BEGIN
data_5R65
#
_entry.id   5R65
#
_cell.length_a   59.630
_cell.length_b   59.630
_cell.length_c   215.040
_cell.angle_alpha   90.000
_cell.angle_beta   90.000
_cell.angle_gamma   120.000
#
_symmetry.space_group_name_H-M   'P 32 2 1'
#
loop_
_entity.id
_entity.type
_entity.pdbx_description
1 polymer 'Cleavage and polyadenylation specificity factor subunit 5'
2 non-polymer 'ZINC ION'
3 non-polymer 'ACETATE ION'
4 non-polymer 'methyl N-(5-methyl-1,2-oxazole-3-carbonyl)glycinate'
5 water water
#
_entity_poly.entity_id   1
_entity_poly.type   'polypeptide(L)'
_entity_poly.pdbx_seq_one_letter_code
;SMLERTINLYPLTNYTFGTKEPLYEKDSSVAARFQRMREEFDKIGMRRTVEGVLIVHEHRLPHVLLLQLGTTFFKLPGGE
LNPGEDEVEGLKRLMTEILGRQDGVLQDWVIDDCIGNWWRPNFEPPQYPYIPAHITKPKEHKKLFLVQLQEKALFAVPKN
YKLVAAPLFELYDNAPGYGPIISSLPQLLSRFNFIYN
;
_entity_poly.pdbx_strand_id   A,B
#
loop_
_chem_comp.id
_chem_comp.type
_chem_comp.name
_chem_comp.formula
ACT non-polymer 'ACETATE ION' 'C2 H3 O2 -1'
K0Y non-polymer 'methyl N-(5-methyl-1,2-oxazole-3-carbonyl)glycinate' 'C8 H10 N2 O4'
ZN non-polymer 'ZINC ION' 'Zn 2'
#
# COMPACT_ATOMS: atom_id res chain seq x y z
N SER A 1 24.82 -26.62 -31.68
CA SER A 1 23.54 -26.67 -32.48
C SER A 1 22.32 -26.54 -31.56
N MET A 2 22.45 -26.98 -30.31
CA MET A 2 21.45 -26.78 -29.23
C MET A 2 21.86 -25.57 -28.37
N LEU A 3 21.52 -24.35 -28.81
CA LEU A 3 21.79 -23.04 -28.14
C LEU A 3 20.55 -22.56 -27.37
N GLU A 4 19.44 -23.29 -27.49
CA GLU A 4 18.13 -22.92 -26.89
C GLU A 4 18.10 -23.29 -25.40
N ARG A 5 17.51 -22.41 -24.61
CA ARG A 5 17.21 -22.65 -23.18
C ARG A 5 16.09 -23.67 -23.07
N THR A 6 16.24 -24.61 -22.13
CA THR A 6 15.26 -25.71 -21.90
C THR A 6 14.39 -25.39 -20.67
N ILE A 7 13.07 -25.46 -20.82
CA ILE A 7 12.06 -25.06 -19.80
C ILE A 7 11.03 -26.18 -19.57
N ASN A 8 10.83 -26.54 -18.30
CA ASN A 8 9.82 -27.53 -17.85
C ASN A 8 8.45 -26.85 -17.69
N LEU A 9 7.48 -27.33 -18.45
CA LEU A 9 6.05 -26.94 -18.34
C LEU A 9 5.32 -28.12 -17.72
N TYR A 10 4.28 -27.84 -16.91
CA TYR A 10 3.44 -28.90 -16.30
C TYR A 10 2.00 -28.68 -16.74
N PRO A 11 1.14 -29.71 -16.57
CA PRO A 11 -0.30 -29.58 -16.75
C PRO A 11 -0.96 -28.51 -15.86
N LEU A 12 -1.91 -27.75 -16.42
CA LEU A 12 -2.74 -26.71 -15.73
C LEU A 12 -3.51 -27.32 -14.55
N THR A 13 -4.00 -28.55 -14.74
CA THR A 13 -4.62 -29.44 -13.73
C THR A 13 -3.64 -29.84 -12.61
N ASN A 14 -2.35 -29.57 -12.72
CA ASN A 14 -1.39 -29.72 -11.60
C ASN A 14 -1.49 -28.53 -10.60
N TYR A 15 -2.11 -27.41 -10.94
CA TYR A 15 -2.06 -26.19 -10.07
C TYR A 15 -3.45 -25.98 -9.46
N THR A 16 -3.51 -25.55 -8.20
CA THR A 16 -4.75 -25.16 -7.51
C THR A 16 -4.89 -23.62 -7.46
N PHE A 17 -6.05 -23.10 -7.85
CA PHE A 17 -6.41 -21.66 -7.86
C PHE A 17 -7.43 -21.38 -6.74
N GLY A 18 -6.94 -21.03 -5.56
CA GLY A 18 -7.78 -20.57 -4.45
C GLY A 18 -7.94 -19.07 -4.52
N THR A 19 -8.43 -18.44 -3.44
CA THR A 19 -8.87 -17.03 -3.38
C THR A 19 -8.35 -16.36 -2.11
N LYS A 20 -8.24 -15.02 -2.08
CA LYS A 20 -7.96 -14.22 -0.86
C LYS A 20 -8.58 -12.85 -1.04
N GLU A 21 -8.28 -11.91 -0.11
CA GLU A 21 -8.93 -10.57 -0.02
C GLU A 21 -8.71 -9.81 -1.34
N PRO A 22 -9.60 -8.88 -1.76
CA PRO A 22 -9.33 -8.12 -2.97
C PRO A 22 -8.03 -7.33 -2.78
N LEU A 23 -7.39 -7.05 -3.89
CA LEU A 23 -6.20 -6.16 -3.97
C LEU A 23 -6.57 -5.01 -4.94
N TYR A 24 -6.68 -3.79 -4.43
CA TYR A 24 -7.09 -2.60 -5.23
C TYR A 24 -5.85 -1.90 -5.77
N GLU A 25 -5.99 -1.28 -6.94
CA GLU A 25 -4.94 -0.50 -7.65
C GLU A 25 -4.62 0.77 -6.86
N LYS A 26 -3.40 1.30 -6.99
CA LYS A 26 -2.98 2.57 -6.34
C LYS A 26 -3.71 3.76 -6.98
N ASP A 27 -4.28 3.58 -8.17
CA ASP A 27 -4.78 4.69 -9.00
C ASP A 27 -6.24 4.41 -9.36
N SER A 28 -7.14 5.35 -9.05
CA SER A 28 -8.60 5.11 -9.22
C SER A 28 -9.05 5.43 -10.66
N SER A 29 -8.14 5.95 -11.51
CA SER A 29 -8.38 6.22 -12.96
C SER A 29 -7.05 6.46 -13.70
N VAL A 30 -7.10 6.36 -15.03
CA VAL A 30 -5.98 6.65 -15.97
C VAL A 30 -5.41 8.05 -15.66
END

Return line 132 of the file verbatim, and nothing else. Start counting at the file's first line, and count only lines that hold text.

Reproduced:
C VAL A 30 -5.41 8.05 -15.66